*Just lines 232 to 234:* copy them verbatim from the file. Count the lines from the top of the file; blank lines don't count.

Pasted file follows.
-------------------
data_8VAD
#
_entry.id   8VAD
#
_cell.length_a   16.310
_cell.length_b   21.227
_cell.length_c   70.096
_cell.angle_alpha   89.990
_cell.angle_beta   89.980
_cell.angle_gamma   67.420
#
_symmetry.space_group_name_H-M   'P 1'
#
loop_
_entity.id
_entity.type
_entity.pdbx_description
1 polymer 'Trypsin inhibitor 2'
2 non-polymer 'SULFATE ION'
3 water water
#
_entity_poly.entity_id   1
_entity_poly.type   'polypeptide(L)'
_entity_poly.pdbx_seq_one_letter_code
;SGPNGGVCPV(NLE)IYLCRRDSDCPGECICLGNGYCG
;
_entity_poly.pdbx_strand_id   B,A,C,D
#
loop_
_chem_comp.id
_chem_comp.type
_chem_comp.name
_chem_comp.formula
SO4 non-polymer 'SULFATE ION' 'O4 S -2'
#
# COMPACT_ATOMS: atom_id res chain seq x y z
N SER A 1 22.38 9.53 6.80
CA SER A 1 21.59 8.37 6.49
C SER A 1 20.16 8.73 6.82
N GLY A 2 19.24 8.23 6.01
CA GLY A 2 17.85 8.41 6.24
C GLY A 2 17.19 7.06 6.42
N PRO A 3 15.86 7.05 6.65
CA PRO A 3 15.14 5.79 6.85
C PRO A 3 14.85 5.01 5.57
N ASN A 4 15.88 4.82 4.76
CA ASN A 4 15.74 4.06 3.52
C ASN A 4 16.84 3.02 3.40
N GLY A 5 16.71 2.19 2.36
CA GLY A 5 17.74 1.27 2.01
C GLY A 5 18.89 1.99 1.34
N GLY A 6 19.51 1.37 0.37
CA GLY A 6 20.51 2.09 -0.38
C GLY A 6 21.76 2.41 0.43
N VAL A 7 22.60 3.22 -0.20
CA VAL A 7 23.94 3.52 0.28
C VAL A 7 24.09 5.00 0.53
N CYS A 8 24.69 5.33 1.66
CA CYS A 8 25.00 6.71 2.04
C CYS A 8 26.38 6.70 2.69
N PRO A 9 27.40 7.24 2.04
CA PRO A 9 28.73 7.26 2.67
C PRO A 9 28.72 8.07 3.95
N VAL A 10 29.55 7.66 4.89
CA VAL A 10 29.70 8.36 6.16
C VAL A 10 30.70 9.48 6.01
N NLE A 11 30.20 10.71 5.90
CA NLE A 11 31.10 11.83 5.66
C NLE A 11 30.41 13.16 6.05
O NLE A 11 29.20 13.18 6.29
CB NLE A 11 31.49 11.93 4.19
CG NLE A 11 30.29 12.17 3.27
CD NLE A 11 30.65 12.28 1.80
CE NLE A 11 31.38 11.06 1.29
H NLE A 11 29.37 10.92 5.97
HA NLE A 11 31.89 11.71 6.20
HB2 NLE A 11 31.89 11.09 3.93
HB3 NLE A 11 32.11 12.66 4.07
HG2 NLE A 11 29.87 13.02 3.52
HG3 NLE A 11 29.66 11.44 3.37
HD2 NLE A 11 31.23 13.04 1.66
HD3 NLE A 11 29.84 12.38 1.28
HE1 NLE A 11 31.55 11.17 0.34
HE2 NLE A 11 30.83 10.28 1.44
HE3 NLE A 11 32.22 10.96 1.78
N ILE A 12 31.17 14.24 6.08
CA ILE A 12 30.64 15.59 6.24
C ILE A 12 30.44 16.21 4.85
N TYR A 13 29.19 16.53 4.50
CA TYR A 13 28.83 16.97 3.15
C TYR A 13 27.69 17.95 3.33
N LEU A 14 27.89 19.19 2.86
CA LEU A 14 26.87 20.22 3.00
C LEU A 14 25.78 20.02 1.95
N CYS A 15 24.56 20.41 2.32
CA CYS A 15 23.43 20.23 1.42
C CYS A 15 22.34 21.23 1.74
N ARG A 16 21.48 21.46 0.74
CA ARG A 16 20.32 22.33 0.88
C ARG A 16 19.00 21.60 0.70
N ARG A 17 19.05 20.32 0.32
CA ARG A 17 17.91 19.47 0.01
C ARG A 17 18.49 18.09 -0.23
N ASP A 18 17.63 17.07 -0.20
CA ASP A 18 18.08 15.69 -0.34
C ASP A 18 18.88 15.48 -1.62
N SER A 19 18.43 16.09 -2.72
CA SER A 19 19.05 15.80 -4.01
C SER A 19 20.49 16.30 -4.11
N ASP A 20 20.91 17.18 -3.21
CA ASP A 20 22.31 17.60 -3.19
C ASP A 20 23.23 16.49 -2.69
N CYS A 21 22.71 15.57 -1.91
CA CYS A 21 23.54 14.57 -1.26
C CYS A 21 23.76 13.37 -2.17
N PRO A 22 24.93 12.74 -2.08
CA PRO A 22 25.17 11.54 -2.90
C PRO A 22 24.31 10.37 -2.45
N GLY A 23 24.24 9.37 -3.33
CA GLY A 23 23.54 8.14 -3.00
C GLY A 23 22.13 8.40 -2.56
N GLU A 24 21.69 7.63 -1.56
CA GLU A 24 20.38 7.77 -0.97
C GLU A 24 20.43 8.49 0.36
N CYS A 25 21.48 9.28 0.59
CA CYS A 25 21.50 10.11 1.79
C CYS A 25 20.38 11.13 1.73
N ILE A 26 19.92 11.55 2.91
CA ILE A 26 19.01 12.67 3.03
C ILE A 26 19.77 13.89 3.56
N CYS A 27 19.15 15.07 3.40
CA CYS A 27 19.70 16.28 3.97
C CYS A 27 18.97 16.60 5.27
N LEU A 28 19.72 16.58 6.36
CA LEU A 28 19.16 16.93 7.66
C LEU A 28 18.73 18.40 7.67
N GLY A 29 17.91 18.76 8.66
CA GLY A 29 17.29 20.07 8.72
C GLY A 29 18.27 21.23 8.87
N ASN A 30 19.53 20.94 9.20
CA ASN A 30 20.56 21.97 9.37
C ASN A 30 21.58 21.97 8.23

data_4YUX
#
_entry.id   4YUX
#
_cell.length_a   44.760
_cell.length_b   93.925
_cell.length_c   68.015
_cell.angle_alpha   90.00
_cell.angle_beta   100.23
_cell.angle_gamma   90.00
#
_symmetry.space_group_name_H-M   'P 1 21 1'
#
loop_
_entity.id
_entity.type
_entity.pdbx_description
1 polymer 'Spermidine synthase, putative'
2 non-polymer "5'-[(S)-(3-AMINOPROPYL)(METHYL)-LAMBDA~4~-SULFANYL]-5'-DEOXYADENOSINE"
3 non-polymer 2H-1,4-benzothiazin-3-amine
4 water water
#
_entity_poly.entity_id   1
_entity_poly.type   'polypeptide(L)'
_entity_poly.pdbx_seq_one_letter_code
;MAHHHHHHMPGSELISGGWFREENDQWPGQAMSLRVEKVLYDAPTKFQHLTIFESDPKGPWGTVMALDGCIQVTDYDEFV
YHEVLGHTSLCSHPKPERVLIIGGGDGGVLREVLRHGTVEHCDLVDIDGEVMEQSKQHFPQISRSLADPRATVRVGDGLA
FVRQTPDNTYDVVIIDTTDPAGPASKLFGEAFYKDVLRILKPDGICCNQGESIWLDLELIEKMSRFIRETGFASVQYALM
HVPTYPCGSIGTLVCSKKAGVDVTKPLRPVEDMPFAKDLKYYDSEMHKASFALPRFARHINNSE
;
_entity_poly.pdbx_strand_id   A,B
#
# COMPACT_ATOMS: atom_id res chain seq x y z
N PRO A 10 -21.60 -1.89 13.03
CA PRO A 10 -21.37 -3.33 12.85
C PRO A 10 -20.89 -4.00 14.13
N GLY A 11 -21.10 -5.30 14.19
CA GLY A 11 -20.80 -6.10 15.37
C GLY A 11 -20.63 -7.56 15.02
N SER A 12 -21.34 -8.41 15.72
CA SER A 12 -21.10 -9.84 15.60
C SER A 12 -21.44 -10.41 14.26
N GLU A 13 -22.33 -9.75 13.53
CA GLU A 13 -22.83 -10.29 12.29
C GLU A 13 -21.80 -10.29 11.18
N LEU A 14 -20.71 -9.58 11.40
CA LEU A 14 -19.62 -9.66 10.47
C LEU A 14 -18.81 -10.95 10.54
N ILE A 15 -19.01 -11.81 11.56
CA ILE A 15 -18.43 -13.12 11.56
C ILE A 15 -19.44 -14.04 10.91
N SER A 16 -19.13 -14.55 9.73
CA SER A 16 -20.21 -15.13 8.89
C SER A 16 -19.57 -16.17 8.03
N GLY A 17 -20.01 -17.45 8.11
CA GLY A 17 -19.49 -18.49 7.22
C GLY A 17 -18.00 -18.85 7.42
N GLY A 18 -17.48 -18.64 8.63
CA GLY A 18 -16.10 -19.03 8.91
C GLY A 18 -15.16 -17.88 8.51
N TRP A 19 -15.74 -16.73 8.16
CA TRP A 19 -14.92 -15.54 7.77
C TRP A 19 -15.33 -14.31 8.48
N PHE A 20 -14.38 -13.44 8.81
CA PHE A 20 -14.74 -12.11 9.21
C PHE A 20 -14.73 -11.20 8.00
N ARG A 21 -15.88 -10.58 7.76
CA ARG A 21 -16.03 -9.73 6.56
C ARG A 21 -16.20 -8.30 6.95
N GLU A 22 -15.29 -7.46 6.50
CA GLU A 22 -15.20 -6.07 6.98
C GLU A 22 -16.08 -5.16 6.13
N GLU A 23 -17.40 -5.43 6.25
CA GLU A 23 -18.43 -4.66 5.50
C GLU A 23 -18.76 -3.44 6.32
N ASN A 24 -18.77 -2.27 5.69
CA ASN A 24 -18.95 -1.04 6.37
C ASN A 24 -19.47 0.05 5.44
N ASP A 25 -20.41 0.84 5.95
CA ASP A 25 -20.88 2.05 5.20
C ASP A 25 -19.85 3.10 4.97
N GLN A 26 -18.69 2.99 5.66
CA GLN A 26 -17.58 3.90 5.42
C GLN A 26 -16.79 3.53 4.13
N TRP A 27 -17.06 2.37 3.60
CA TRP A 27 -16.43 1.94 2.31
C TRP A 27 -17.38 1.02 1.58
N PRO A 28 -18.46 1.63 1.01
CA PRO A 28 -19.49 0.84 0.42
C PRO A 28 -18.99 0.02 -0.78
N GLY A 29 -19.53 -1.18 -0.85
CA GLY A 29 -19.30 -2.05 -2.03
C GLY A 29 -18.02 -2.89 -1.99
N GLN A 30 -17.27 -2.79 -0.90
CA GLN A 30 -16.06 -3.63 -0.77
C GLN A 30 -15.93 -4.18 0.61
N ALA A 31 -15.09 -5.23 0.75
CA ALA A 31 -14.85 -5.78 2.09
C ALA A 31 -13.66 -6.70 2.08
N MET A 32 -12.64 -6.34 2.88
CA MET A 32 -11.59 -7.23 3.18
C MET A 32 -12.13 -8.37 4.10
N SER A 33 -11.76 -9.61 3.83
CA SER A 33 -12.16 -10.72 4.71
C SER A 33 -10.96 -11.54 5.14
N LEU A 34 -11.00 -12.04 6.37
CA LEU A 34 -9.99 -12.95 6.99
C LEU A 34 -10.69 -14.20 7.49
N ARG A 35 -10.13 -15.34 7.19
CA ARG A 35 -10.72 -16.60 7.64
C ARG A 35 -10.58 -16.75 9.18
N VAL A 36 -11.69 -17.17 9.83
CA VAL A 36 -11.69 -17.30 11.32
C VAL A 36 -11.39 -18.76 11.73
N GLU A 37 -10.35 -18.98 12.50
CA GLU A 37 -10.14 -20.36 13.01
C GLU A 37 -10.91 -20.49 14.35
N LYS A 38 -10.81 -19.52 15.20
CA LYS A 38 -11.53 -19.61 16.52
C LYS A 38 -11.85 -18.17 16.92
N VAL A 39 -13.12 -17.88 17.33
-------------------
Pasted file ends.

C PRO A 28 -18.99 0.02 -0.78
N GLY A 29 -19.53 -1.18 -0.85
CA GLY A 29 -19.30 -2.05 -2.03